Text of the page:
6. In re Gdowik, 228 B.R. 481, 482 (S.D.Fla. 1997)(claim that "the use of his name JOHN E GDOWIK is an 'illegal misnomer' and use of said name violates the right to his lawful status" was rejected)
7. Russell v. United States, 969 F.Supp. 24, 25 (W.D. Mich. 1997)("Petitioner * * * claims because his name is in all capital letters on the summons, he is not subject to the summons"; this argument held frivolous)
8. United States v. Lindbloom, 97-2 U.S.T.C.  ¶ 50650 (W.D. Wash. 1997)("In this submission, Mr. Lindbloom states that he and his wife are not proper defendants to this action because their names are not spelled with all capital letters as indicated in the civil caption." The CAPS argument and the "refused for fraud" contention were rejected)
9. Rosenheck & Co., Inc. v. United States, 79 A.F.T.R.2d (RIA) 2715 (N.D. Ok. 1997)("Kostich has made the disingenuous argument the IRS documents at issue here fail to properly identify him as the taxpayer. Defendant Kostich contends his ‘Christian name' is Walter Edward, Kostich, Junior and since the IRS documents do not contain his ‘Christian name,' he is not the person named in the Notice of Levy. The Court expressly finds Defendant WALTER EDWARD KOSTICH JR. is the person identified in the Notice of Levy, irrespective of the commas, capitalization of letters, or other alleged irregularities Kostich identifies as improper. Similarly, the Court's finding applies to the filed pleadings in this matter")
10. United States v. Weatherley, 12 F.Supp.2d 469 (E.D.Pa. 1998)
11. United States v. Frech, 149 F.3d 1192 (10th Cir. 1998)("Defendants' assertion that the capitalization of their names in court documents constitutes constructive fraud, thereby depriving the district court of jurisdiction and venue, is without any basis in law or fact").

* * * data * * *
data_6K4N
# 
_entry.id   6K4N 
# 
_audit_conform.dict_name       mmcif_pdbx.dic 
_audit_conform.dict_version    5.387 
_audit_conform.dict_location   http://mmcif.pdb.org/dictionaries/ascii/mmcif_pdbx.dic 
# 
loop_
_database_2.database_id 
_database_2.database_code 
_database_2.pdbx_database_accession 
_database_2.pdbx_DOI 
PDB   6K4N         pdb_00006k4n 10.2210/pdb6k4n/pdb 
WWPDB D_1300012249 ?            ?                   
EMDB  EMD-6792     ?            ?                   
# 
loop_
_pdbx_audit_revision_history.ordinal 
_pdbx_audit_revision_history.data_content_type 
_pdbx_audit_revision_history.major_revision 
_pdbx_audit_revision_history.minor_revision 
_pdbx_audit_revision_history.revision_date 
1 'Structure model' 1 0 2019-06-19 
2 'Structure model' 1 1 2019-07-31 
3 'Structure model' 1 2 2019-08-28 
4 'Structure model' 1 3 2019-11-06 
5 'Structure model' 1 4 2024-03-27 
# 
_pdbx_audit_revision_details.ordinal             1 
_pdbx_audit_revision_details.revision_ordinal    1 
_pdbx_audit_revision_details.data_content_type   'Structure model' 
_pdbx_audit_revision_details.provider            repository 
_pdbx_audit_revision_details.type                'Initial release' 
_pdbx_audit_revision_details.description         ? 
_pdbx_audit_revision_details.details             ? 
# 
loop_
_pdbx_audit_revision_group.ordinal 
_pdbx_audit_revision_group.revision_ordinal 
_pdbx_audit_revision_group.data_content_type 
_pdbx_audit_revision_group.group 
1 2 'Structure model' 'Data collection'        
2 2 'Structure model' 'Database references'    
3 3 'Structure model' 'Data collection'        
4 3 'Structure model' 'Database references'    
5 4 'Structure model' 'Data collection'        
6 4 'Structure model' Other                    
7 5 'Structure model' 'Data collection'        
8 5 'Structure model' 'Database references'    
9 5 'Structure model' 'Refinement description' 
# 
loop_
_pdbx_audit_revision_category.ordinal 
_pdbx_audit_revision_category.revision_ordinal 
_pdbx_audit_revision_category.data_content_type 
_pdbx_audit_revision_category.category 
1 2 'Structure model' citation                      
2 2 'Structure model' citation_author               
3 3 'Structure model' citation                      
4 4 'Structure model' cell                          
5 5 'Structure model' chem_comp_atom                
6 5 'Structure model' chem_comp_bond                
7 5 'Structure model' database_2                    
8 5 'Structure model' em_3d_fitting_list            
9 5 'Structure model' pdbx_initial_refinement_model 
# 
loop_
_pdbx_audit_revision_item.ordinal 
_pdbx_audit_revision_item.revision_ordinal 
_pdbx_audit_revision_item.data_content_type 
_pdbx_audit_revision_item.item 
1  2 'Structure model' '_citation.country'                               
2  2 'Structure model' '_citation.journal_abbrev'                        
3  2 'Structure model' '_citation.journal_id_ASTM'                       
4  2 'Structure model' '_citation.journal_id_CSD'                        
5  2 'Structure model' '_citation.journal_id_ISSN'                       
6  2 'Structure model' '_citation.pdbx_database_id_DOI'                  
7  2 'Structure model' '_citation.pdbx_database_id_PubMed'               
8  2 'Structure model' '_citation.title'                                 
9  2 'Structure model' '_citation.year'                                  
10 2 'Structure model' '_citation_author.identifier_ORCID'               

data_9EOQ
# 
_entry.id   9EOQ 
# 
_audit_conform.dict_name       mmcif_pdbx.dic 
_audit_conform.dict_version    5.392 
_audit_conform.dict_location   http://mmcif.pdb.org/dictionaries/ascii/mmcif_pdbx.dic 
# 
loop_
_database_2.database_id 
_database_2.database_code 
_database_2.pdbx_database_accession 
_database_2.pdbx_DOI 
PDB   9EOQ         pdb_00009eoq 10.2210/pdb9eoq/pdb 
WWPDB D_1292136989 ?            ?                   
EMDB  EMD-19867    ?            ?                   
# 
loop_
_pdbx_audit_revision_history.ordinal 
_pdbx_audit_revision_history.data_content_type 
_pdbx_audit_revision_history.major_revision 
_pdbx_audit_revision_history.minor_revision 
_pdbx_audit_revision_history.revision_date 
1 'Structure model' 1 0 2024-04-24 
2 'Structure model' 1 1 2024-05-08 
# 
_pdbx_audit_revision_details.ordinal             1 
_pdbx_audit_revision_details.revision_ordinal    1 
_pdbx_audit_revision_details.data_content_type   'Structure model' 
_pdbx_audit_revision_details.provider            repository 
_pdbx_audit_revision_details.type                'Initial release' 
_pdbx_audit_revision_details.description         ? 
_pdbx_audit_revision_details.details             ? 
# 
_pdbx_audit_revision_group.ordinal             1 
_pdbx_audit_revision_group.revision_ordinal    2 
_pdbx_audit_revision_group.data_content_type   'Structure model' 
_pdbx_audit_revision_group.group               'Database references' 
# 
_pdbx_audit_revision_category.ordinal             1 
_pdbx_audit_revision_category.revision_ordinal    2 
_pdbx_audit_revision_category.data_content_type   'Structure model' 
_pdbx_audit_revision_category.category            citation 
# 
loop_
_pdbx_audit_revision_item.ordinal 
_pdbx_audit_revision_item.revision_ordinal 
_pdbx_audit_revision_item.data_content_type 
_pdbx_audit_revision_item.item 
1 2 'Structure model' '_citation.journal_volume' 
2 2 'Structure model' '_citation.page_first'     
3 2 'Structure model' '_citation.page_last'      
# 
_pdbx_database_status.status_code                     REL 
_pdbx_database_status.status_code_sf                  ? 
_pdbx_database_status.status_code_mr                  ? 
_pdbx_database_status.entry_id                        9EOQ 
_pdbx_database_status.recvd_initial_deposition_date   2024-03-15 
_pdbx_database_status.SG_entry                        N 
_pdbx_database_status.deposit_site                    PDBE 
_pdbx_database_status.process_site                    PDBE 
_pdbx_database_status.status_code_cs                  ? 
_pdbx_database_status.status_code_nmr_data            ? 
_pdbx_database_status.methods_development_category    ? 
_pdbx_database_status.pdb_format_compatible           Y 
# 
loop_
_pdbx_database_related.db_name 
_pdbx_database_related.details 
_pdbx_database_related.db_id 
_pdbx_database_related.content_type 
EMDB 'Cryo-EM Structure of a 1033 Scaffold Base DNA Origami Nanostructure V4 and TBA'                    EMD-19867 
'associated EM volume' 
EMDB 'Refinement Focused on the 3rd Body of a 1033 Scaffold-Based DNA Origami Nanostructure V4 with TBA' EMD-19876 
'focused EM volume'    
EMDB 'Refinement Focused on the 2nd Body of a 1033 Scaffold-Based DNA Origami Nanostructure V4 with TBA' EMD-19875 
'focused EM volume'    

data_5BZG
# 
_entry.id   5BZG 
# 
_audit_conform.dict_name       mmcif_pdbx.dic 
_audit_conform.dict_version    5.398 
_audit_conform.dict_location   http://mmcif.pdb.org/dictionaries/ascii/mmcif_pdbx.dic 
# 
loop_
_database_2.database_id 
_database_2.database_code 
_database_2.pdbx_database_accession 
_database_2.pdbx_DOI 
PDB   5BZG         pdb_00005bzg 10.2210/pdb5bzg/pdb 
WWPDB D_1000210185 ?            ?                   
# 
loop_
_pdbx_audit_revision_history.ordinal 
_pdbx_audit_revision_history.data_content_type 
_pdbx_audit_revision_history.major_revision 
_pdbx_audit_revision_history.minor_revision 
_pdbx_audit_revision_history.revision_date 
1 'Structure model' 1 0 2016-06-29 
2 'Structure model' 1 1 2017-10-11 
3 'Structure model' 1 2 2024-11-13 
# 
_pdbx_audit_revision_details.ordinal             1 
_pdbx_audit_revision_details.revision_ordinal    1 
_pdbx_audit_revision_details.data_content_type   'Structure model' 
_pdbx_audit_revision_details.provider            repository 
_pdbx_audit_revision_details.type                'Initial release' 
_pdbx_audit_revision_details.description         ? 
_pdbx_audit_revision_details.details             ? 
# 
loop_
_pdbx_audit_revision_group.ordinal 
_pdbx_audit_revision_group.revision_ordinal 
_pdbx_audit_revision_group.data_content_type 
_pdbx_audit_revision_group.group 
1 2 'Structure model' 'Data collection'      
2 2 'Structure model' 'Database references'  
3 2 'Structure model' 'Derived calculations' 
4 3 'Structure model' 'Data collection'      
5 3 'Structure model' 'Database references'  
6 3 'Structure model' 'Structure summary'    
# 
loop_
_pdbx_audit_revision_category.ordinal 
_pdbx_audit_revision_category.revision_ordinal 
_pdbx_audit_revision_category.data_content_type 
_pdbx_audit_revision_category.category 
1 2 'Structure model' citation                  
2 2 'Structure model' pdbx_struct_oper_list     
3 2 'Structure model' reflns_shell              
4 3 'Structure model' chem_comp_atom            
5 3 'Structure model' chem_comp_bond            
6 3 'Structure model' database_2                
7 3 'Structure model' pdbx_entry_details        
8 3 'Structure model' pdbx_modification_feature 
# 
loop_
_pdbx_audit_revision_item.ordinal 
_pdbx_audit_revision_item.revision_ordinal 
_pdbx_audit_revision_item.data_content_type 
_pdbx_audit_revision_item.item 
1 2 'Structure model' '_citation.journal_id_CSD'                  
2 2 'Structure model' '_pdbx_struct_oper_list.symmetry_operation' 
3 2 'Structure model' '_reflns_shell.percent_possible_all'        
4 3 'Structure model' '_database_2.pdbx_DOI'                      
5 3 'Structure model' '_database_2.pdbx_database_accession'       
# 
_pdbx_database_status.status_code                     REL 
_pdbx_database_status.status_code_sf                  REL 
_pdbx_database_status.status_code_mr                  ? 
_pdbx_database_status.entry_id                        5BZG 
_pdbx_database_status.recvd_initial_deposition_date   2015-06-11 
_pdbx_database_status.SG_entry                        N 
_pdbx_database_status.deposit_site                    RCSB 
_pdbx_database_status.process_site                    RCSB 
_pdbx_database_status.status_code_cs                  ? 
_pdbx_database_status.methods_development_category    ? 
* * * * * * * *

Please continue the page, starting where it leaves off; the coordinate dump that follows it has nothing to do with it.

12. United States v. Mitchell, 405 F.Supp.2d 602 (D.Md. 2005). 
13. United States v. Gardner, 417 F. Supp. 2d 703 (D. Md. 2006).
14. People v. Miller, (Cal. Ct. App. 2015)(unpublished).

    Jon Roland of The Constitution Society web site wrote the following about this argument:

Typographic Conventions in Law

Jon Roland, Constitution Society

One of the persistent myths among political dissidents is that such usages as initial or complete capitalization of names indicates different legal entities or a different legal status for the entity. They see a person's name sometimes written in all caps, and sometimes written only in initial caps, and attribute a sinister intent to this difference. They also attach special meanings to the ways words may be capitalized or abbreviated in founding documents, such as constitutions or the early writings of the Founders.
Such people seem to resist all efforts to explain that such conventions have no legal significance whatsoever, that they are just ways to emphasize certain kinds of type, to make it easier for the reader to scan the documents quickly and organize the contents in his mind.

They also seem to go to enormous lengths looking for dictionaries or court rules to tell them what such typography means, without ever seeming to find what they are looking for, other than the actual usages themselves in important court cases.

Well, there is an authoritative reference, the one used by courts and  lawyers all over the world. It is The Bluebook: A Uniform System of  Citation, compiled by the editors of the Columbia Law Review, the Harvard Law Review Association, the University of Pennsylvania Law  Review, and The Yale Law Journal, 16th ed. 1996. Copies can be obtained from any law book store or by writing The Harvard Law Review  Association, Gannett House, 1511 Massachusetts Av., Cambridge, MA 02138.

To explain how typographic conventions originated, and what they mean, I am reminded of the story of the first grader whose teacher became alarmed by the crayon drawings of one of her students. She called in the school counselor and she became alarmed, so she called in a child psychologist, who also became alarmed in turn. Fearing for the mental health of the child, they called in her parents.

The parents, now themselves concerned about their child, arrived at the  meeting. "What happened?", the father said. The school staff persons showed his daughter's art work to him and to his wife. The father looked  the drawings over, and said, "Look pretty good to me. I couldn't do that well at that age."

"But the colors!" the teacher said. "She does everything in black, grey, and brown!" said the counselor. "It seems morbid" said the  psychologist.

So the father said, "Why don't we ask my daughter?" The school staff  looked aghast at this audacious suggestion, but, not having any better  ideas, they asked the little girl to come in.